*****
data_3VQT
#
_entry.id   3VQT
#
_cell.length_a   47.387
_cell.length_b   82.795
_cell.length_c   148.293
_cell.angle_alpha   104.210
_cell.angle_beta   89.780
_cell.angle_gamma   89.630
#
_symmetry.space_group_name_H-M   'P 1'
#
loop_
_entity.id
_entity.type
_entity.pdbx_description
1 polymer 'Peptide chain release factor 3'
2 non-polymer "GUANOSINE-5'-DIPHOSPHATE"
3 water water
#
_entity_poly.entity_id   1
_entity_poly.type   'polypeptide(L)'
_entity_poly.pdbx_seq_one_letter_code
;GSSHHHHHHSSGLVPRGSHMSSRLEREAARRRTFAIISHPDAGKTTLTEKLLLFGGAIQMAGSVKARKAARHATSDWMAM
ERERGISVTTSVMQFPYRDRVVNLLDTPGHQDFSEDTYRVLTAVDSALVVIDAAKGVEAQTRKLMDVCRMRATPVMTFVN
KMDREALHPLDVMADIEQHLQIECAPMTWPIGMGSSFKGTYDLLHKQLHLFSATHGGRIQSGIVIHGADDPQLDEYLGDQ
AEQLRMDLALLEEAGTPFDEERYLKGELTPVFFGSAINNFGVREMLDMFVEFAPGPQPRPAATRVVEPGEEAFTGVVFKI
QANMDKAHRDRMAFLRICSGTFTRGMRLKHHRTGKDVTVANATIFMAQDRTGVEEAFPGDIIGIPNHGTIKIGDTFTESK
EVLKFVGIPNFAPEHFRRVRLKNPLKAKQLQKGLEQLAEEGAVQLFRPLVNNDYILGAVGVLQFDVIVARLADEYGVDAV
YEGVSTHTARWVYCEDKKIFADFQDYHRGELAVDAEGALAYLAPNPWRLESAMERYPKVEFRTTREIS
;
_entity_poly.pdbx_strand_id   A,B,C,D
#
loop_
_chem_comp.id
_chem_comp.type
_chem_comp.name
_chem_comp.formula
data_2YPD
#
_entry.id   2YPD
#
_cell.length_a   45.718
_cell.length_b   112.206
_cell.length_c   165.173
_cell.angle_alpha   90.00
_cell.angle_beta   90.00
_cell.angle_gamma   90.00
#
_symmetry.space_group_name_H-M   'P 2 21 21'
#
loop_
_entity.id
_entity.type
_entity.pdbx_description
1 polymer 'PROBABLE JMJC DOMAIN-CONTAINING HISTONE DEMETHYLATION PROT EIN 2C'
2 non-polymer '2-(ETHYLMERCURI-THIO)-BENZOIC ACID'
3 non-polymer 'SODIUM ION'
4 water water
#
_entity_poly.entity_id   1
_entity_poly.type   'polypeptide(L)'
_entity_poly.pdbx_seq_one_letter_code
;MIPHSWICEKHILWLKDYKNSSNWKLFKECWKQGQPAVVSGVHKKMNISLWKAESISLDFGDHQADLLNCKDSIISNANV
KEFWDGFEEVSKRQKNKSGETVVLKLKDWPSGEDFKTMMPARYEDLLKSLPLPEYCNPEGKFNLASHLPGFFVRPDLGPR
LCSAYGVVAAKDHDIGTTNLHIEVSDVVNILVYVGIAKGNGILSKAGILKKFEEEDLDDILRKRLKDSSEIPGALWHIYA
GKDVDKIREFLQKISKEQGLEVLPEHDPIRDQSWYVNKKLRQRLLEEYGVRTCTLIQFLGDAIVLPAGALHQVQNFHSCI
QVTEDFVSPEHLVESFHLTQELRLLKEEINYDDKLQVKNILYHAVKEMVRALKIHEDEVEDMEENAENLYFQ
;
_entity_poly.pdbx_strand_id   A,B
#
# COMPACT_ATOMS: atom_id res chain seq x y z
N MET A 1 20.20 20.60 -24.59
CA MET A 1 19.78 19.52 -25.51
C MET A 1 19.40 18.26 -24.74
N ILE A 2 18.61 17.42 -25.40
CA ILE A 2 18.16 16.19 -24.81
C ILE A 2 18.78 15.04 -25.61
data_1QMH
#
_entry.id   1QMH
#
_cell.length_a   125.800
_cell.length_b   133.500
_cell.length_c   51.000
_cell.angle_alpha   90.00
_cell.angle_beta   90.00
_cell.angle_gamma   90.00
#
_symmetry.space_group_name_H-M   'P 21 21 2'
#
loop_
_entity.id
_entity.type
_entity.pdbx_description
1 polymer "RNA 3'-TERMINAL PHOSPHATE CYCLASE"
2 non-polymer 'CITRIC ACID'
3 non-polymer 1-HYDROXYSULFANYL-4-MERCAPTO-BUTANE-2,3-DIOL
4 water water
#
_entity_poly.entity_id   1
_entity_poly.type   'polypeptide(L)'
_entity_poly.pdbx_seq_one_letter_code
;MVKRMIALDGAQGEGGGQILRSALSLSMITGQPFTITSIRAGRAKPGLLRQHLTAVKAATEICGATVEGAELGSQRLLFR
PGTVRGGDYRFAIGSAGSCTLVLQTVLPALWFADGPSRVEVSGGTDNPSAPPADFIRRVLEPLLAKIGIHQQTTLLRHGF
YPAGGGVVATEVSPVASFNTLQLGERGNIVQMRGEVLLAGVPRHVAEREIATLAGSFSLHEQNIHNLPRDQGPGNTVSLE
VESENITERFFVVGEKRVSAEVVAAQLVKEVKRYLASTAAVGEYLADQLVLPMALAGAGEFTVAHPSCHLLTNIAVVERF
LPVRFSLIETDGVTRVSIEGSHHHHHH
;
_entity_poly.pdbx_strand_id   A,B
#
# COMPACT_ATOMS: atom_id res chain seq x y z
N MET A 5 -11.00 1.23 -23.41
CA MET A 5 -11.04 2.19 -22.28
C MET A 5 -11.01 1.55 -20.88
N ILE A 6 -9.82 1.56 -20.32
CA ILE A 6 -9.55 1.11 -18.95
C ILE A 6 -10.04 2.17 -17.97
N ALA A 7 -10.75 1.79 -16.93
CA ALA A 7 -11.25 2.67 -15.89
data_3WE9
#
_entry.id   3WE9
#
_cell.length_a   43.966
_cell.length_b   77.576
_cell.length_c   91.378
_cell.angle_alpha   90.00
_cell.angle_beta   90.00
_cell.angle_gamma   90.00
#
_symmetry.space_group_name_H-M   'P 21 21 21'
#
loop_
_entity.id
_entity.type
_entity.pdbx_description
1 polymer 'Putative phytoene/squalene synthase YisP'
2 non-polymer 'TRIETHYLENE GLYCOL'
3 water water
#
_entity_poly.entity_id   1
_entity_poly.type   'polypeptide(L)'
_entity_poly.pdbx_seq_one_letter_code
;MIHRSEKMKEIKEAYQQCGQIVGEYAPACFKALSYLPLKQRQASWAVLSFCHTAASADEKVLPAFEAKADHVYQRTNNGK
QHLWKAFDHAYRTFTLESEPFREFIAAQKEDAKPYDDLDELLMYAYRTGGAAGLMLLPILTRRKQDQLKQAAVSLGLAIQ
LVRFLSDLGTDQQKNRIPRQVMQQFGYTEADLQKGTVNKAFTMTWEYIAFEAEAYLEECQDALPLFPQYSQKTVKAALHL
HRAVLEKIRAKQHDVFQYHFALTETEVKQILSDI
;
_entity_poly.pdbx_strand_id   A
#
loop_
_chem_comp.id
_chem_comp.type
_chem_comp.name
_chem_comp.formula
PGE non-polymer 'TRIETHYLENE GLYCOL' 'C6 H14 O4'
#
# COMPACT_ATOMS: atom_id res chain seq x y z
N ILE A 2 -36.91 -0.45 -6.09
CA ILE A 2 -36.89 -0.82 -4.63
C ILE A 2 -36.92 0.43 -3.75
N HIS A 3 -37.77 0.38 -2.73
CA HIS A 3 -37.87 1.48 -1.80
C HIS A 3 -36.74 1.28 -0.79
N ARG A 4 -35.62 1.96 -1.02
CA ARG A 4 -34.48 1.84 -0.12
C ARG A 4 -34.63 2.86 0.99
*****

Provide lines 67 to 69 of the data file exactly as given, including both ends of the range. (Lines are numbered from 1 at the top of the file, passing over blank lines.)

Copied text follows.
LCSAYGVVAAKDHDIGTTNLHIEVSDVVNILVYVGIAKGNGILSKAGILKKFEEEDLDDILRKRLKDSSEIPGALWHIYA
GKDVDKIREFLQKISKEQGLEVLPEHDPIRDQSWYVNKKLRQRLLEEYGVRTCTLIQFLGDAIVLPAGALHQVQNFHSCI
QVTEDFVSPEHLVESFHLTQELRLLKEEINYDDKLQVKNILYHAVKEMVRALKIHEDEVEDMEENAENLYFQ